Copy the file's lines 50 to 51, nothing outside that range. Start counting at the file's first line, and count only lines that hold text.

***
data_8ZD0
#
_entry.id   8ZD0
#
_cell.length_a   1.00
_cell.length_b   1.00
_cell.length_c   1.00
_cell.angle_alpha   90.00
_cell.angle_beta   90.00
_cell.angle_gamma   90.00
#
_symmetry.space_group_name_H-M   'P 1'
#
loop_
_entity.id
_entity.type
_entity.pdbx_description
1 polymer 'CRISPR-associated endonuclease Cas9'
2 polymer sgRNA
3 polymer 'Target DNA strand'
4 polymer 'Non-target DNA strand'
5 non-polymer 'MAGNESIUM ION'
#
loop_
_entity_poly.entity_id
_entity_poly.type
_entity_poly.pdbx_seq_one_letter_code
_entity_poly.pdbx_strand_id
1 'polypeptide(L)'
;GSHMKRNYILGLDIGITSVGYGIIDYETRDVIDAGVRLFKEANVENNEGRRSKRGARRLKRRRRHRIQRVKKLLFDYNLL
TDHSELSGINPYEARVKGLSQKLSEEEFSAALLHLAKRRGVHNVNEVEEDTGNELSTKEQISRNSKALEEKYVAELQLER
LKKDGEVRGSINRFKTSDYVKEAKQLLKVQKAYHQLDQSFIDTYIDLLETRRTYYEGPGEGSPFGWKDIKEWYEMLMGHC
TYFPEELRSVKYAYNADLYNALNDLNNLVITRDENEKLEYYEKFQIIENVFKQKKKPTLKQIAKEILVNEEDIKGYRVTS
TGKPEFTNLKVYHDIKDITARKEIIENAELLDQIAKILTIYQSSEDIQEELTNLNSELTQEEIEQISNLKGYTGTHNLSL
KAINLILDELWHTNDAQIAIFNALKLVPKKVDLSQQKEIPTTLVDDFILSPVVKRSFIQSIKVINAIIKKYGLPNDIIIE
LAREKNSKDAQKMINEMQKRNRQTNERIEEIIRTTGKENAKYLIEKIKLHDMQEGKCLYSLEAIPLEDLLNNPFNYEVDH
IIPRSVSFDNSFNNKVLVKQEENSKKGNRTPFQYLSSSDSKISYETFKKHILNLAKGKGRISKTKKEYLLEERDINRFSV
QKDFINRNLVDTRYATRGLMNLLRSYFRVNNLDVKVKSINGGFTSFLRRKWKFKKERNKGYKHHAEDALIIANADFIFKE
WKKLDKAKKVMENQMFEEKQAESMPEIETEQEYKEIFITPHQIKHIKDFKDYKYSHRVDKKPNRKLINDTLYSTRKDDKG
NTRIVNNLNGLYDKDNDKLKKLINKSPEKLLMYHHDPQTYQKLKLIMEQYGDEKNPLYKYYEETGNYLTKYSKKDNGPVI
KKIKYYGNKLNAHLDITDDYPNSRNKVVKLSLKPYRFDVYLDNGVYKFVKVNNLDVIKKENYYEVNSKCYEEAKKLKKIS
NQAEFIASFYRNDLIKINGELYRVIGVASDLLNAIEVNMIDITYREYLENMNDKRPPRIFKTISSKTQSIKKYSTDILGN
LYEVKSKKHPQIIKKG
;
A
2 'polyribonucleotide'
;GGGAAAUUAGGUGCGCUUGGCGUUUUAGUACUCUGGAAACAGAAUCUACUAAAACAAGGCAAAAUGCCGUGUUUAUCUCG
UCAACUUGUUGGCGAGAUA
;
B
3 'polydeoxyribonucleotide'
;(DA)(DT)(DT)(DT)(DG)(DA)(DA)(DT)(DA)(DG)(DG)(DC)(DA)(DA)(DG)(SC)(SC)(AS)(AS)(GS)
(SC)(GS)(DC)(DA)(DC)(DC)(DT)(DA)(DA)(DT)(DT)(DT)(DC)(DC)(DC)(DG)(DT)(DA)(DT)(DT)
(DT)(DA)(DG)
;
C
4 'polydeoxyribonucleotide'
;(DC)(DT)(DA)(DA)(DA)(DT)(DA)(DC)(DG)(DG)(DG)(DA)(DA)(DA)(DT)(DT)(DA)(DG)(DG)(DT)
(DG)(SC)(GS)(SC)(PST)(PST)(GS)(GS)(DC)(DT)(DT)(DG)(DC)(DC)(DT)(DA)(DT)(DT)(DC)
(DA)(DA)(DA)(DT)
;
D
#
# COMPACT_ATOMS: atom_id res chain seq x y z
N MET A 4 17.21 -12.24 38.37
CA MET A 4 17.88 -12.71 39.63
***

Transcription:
B
3 'polydeoxyribonucleotide'